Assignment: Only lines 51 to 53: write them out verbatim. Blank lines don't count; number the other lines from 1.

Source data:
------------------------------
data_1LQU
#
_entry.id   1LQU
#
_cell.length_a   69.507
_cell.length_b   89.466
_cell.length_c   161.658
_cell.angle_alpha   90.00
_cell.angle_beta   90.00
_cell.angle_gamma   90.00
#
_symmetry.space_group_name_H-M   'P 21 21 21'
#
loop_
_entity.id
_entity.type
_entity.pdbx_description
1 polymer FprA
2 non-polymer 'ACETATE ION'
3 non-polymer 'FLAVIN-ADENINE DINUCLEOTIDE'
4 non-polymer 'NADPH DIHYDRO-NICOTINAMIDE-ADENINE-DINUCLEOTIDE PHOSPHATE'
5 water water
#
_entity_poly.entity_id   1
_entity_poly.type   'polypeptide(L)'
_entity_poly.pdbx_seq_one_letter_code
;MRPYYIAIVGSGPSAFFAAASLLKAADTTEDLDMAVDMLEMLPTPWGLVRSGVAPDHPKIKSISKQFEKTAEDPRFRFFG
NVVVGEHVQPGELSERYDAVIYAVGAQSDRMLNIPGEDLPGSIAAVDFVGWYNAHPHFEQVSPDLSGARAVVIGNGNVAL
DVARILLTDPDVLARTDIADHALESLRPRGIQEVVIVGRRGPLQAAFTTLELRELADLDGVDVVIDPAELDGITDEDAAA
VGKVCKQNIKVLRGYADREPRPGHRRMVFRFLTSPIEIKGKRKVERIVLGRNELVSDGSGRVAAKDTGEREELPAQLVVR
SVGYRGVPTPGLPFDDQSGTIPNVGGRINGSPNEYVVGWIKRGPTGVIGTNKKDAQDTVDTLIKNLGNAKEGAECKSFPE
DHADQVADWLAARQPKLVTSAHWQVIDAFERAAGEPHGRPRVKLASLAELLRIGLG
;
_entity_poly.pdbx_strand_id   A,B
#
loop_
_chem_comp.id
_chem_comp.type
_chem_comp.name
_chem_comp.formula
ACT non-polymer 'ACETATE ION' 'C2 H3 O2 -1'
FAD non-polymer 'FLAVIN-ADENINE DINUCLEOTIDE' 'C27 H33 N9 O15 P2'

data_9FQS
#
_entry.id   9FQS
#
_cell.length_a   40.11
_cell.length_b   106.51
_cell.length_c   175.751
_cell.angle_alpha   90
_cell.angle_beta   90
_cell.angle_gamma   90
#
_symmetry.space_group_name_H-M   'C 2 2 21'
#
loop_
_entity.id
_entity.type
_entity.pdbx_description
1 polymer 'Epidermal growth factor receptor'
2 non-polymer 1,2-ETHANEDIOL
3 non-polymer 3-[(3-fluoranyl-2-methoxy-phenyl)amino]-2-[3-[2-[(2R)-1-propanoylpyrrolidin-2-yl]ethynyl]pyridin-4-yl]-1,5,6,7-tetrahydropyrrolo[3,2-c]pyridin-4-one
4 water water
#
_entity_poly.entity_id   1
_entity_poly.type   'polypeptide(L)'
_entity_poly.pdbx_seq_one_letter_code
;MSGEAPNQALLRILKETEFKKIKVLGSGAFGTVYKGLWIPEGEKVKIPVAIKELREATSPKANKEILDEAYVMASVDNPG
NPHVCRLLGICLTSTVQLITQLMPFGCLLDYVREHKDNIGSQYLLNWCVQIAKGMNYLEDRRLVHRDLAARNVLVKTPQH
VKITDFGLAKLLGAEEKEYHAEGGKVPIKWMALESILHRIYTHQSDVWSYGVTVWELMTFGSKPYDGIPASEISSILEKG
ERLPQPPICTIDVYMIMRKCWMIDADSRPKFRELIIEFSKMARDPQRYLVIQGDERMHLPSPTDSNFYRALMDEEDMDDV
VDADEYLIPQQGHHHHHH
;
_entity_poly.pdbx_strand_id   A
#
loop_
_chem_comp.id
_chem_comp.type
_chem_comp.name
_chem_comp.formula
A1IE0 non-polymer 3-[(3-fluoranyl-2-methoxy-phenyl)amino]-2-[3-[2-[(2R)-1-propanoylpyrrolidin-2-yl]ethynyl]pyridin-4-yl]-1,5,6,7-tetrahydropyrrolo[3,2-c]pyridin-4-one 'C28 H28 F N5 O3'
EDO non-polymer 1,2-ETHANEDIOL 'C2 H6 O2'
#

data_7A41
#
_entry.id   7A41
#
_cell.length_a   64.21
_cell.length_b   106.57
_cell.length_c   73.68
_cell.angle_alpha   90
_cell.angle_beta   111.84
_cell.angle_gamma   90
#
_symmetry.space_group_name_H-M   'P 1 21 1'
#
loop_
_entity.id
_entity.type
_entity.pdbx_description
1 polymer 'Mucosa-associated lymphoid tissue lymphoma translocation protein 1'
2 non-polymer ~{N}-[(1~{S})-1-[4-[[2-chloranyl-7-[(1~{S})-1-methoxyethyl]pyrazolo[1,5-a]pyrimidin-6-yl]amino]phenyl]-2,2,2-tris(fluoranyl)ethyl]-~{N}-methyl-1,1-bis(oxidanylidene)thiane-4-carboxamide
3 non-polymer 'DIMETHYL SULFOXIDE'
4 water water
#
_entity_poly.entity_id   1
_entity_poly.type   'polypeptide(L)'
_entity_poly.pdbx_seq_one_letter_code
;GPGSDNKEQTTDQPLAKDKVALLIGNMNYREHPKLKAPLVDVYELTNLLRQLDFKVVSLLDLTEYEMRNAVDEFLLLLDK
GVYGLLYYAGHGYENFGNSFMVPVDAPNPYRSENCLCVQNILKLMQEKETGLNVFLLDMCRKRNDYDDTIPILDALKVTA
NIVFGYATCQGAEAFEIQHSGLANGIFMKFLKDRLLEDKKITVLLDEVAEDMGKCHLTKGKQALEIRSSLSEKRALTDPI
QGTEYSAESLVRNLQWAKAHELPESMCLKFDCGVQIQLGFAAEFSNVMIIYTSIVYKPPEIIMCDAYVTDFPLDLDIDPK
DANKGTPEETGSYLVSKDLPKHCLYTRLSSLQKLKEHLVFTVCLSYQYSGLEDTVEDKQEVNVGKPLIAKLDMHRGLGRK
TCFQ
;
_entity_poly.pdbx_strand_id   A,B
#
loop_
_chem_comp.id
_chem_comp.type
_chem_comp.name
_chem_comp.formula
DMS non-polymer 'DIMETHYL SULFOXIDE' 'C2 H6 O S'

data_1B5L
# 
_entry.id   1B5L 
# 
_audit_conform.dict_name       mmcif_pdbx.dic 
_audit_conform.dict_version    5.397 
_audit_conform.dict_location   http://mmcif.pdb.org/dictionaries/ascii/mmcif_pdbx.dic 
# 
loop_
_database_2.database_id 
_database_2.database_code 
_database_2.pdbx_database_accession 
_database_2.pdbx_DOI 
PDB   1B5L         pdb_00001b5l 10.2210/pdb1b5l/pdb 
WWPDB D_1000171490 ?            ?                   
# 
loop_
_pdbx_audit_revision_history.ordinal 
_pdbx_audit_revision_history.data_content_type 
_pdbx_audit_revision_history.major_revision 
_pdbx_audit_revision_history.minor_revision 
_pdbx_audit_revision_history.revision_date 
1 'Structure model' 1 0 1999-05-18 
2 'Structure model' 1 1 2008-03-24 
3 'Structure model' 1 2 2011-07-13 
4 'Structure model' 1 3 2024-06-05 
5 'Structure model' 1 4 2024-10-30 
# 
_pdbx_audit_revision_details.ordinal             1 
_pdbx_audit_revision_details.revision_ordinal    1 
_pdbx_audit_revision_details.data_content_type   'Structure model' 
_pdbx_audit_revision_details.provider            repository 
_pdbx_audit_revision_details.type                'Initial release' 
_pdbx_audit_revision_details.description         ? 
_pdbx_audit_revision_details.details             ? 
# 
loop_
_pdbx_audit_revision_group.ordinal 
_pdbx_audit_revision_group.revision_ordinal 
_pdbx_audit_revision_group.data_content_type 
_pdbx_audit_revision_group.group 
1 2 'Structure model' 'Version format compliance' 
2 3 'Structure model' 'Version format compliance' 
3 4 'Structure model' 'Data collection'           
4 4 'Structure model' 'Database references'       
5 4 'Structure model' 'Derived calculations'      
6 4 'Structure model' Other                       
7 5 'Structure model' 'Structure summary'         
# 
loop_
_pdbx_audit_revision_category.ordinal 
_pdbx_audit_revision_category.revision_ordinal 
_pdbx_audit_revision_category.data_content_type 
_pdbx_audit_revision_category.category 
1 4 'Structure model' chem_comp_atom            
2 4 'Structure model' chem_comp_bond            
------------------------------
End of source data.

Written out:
_cell.angle_beta   90
_cell.angle_gamma   90
#